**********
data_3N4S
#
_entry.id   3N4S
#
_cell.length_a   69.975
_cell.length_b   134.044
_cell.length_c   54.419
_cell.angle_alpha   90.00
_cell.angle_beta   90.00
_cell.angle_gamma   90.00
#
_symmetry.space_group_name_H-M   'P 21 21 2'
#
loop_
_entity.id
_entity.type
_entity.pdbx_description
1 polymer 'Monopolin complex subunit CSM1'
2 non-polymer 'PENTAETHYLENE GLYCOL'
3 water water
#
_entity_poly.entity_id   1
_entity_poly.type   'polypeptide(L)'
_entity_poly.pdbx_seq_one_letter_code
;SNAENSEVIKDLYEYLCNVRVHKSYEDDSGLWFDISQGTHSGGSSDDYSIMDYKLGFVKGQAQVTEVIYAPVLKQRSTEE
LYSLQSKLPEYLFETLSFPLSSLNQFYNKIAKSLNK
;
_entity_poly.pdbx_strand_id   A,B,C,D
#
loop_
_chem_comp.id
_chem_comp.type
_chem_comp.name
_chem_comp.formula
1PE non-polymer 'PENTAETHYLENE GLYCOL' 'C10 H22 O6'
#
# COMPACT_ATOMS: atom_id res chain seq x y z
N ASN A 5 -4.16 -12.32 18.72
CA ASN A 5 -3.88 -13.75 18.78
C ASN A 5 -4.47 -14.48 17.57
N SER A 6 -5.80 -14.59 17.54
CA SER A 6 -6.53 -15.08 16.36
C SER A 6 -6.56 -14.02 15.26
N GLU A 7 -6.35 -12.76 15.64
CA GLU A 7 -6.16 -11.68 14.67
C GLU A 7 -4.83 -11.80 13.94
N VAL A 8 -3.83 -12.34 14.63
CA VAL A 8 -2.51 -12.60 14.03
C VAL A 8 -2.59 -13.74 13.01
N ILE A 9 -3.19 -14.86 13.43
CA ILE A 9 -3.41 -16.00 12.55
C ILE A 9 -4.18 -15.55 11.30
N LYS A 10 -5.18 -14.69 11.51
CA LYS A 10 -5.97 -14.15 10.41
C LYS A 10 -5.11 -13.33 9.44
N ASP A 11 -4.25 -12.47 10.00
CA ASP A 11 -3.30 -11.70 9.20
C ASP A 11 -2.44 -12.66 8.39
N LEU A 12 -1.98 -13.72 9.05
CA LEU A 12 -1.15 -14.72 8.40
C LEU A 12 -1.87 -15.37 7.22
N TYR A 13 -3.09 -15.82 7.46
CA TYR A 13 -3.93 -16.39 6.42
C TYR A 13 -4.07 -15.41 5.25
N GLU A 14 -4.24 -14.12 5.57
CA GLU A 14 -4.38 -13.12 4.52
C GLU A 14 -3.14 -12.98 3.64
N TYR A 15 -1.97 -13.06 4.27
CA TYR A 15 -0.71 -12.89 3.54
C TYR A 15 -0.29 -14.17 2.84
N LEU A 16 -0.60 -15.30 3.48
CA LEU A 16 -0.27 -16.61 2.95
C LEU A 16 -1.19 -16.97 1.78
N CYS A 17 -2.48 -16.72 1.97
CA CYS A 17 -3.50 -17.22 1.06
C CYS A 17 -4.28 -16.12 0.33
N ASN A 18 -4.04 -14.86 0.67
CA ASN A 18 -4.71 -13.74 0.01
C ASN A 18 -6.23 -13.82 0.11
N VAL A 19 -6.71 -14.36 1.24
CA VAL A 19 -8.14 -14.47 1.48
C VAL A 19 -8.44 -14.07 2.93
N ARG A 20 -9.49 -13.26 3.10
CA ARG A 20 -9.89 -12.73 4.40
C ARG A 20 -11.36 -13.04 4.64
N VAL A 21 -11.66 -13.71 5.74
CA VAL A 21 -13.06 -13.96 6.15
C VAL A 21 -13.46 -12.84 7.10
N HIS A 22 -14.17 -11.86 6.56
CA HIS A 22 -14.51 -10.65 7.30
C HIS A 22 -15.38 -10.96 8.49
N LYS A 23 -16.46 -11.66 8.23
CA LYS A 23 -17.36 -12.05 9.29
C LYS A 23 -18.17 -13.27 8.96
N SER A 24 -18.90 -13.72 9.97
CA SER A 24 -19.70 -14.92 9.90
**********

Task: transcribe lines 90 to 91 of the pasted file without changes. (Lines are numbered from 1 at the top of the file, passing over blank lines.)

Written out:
CA HIS A 22 -14.51 -10.65 7.30
C HIS A 22 -15.38 -10.96 8.49